Looked at in this way, the film’s meanings begin to emerge clearly. ERASERHEAD is about corruption – the corruption of the natural world and of man as a part of that world. At the root of this corruption is man: the human mind, or intellect, or consciousness – that part of man which causes him to perceive himself as apart from the rest of nature, a separateness which causes him to believe that he is free to interfere with and alter nature in any way he desires, with impunity. In the film, the consequences of this meddling well up in vivid nightmare terms. The world of ERASERHEAD is a dead one, bleak and sterile. Man’s interference has made it actively hostile to life, and this process has rebounded on him in the form of a perversion of the most basic of life’s forces: sex. The symbolic progress of the film reveals an ever-deepening fear of sex (as the agency by which life perpetuates itself), leading ultimately to a disgust which can only be remedied by a complete escape from it – into death.
The physical world depicted in ERASERHEAD offers virtually no images of life. From the very start, we see only a bleak, grimy urban wasteland; concrete expanses, tenements in a narrow street, relieved only occasionally by open space – treeless waste ground. These open spaces are either mere expanses of mud or wire-enclosed compounds containing a litter of technological debris. There are no bird sounds, just the occasional metallic rattle of some idle device off in the shadows. Just once dogs are heard to bark, an angry offscreen outburst from which Henry ducks away nervously. The only animals actually shown are a bitch and her pups in the X’s house; the sound accompanying the pups’ suckling seems wrong, like the squealing of rats.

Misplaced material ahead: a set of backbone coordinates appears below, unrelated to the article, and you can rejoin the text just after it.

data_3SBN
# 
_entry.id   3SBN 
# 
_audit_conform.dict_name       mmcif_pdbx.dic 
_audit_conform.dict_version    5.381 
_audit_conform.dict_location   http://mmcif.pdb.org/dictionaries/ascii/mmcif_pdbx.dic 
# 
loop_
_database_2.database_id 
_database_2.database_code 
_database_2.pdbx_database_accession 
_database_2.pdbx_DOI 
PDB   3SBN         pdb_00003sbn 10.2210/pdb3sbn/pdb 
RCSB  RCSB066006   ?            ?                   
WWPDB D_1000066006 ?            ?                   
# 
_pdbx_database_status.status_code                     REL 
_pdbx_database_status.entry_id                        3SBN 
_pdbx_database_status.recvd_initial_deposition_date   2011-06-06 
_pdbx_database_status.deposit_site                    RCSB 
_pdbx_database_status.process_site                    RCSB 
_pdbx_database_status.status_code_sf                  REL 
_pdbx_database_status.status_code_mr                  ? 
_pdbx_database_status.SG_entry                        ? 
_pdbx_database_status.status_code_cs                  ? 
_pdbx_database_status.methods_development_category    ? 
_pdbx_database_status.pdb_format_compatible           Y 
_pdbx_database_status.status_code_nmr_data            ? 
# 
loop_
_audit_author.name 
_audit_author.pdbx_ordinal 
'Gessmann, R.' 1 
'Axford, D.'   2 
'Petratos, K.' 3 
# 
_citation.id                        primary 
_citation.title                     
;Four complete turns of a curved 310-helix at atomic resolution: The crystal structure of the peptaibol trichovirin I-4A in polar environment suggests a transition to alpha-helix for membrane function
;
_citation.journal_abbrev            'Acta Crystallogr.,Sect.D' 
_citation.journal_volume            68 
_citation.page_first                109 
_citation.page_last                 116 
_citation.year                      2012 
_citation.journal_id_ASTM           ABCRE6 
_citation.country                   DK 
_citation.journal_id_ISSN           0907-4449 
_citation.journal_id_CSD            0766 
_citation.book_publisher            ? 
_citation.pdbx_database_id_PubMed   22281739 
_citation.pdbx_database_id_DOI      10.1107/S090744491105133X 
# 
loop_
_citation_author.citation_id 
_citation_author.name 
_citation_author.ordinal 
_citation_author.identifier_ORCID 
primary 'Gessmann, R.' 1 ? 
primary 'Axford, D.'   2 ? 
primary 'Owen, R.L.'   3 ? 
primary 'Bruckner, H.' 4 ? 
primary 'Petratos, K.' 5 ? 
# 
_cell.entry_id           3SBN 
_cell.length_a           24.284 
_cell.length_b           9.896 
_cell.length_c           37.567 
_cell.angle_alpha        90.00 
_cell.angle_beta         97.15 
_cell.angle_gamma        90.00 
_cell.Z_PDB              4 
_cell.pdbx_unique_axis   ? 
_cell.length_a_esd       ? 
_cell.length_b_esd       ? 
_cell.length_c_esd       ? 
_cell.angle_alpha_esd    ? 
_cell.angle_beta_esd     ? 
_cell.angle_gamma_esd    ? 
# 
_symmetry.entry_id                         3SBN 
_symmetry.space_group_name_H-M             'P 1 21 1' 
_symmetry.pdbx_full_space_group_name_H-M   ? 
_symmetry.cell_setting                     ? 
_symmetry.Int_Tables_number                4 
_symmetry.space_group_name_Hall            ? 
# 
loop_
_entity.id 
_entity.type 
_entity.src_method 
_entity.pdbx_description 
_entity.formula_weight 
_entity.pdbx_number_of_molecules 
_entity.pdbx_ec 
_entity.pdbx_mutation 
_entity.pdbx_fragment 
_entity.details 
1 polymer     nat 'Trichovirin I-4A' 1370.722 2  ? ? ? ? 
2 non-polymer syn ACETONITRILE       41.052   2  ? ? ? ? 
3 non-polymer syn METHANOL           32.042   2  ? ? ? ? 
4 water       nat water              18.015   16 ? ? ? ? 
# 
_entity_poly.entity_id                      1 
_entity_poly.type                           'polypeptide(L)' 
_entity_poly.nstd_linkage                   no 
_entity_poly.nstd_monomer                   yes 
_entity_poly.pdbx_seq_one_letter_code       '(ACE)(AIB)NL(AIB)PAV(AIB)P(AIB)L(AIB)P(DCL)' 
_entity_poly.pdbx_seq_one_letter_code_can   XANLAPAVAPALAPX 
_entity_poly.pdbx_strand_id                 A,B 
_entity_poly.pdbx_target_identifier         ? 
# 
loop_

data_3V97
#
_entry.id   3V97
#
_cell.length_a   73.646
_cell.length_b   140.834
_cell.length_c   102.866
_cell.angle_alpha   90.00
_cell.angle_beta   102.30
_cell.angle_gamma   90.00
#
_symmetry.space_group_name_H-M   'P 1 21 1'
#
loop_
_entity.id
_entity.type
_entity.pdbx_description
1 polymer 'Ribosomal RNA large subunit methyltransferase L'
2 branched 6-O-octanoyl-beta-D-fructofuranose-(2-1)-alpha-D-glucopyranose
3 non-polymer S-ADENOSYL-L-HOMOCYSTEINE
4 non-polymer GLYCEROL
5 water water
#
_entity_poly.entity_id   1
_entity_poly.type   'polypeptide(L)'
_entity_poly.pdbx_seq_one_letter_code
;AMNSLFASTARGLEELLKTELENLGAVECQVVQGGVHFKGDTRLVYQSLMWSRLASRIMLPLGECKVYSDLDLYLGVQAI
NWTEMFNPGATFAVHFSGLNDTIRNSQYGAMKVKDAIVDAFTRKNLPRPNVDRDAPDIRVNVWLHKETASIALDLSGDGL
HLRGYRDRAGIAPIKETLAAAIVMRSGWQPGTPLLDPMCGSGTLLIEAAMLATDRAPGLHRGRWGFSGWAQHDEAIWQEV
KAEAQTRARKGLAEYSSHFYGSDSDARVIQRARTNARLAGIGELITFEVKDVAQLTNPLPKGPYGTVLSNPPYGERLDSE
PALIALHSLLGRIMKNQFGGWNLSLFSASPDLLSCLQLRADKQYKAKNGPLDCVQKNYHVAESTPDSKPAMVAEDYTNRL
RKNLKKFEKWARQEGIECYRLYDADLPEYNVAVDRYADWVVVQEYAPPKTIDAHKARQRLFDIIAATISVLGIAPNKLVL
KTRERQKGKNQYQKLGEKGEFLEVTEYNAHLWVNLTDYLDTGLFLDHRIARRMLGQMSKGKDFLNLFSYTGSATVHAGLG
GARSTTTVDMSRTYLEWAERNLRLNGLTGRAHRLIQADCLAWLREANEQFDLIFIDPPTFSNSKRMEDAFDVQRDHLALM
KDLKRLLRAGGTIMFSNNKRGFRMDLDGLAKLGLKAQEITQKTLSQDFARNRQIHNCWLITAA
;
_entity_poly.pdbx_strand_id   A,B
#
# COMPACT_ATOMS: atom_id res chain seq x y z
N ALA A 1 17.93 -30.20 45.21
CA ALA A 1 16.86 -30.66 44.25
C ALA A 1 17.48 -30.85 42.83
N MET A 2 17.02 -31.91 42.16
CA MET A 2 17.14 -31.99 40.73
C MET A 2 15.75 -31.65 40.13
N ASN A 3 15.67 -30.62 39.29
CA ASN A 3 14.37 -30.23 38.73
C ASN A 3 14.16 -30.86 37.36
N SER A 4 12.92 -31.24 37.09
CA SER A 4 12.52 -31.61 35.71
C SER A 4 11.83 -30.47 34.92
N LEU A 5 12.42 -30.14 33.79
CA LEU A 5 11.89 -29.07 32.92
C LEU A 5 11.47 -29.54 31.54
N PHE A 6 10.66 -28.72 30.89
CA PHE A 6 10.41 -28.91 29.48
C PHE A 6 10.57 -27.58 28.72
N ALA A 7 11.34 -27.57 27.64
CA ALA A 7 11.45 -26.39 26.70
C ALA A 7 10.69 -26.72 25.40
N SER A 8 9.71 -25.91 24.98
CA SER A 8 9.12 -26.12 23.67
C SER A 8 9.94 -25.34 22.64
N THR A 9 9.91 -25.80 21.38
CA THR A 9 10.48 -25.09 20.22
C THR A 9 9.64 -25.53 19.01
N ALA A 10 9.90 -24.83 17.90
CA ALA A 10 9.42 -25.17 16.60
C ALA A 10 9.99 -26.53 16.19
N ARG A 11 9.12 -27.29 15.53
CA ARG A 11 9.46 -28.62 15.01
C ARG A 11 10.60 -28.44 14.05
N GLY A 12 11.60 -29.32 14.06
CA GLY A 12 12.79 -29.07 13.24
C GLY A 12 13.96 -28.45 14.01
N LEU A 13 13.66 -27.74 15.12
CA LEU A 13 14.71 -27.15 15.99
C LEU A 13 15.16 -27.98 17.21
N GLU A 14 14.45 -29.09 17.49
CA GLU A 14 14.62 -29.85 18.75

The “ornaments” in Henry’s dingy room are themselves dead: a mound of dried grass on top of the dresser, a mat of the same beneath the radiator, and on the bedside table a heap of dirt from which protrudes a dry, leafless twig. Above this hangs a picture of a mushroom cloud – the ultimate symbol of death.
Even when we are shown a garden (in front of the X’s house), it is as bleak as the rest of this world: dark and shadowy, with a high wire fence pressing in at the side through which murky, unwholesome steam drifts from railway yards, it contains only dead, withered flowers and shrubs.